Europe Fears Putin's New "Trojan Horse"
Serbia, seen as a potential member of the European Union (EU), is raising concerns among European experts for being Russia's "Trojan horse" within Europe, according to Maja Ruge, a Balkans expert at the European Council on Foreign Relations, as reported by CNN.
Following the initiation of the special operation in Ukraine, the United States and the EU intensified efforts to bring Serbia closer into the EU orbit and distance it from Russia. Diplomats from the West offered Serbia an expedited path to EU membership while warning of potential isolation if it refused. However, after 18 months, critics argue that the current approach, relying solely on incentives, may not achieve the intended goals. Serbia has refused to support European sanctions against Russia and continues to pursue its own regional interests. Ruge expressed concerns in an interview, stating, "Assuming that we will somehow miraculously accept Serbia into the EU, with such a government, you will practically introduce another Russian Trojan horse into the EU, as you did with Viktor Orban."
Ruge emphasized that this approach would only import "Russian influence" into Europe.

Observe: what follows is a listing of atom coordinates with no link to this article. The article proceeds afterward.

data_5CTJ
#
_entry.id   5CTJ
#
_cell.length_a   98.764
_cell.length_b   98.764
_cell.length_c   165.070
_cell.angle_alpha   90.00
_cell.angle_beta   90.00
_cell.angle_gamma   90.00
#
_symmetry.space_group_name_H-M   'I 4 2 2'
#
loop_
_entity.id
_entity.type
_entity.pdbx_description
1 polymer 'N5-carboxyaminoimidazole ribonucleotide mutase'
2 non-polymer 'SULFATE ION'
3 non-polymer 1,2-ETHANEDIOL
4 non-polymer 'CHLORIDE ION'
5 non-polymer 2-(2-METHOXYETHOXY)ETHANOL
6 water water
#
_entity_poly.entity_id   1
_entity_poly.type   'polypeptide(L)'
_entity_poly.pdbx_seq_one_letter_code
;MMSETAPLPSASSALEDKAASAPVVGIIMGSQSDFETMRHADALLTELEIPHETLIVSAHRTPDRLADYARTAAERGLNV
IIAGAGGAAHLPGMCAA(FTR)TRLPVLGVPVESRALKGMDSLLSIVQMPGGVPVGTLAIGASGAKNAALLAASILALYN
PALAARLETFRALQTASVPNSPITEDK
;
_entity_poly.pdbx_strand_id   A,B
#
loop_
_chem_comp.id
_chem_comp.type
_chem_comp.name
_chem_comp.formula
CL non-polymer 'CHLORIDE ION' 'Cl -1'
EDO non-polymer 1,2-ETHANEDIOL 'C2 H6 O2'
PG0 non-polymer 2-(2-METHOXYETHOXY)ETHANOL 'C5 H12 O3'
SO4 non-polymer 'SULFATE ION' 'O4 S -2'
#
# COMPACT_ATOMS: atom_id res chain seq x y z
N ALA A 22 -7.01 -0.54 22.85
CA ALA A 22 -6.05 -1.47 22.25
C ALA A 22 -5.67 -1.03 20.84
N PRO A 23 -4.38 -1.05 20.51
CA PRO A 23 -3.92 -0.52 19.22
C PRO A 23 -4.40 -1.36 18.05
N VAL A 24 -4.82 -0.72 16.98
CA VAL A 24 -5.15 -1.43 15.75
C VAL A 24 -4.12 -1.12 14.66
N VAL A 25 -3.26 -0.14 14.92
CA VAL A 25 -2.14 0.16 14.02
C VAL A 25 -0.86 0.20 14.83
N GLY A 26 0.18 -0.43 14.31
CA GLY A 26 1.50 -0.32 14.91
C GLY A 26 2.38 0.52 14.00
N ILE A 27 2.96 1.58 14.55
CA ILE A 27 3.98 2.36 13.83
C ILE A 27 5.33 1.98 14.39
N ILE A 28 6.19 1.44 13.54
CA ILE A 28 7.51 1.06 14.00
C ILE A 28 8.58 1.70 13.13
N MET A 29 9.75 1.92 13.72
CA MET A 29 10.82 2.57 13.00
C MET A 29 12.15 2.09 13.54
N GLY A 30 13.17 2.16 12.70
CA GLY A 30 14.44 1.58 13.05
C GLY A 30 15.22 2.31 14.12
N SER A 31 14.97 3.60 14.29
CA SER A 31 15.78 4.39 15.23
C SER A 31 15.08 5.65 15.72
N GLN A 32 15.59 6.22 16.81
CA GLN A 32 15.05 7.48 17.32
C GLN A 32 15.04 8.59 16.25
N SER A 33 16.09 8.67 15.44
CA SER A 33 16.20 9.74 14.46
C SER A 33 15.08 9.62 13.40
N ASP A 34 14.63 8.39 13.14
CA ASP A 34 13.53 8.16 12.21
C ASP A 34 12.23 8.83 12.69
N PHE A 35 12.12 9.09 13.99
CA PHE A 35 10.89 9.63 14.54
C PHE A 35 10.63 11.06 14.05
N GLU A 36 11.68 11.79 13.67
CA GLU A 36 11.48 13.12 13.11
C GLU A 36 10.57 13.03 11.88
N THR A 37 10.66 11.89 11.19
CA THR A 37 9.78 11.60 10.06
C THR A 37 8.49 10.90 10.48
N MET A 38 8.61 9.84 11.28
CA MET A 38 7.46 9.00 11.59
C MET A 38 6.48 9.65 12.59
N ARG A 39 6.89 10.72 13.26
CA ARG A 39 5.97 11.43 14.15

Meanwhile, Alicia Kearns, Chair of the UK Parliament's Foreign Affairs Committee, expressed her disappointment with Western diplomats who believe that they are bringing Serbia closer to the EU and NATO through these tactics. Kearns argued that this is not reflective of the situation "on the ground" and suggested that President Vucic is mocking the efforts of the West.
During a meeting with Russian Ambassador Alexander Botsan-Kharchenko, President Vucic reaffirmed Belgrade's commitment to maintaining harmonious relations with Russia, further raising concerns about Serbia's alignment with the East rather than the West.
As tensions continue to rise over Serbia's perceived role in Russia's influence within Europe, Western leaders face a significant challenge in navigating the complex dynamics of regional politics and maintaining unity in their approach to counteracting external forces seeking to gain influence within the continent.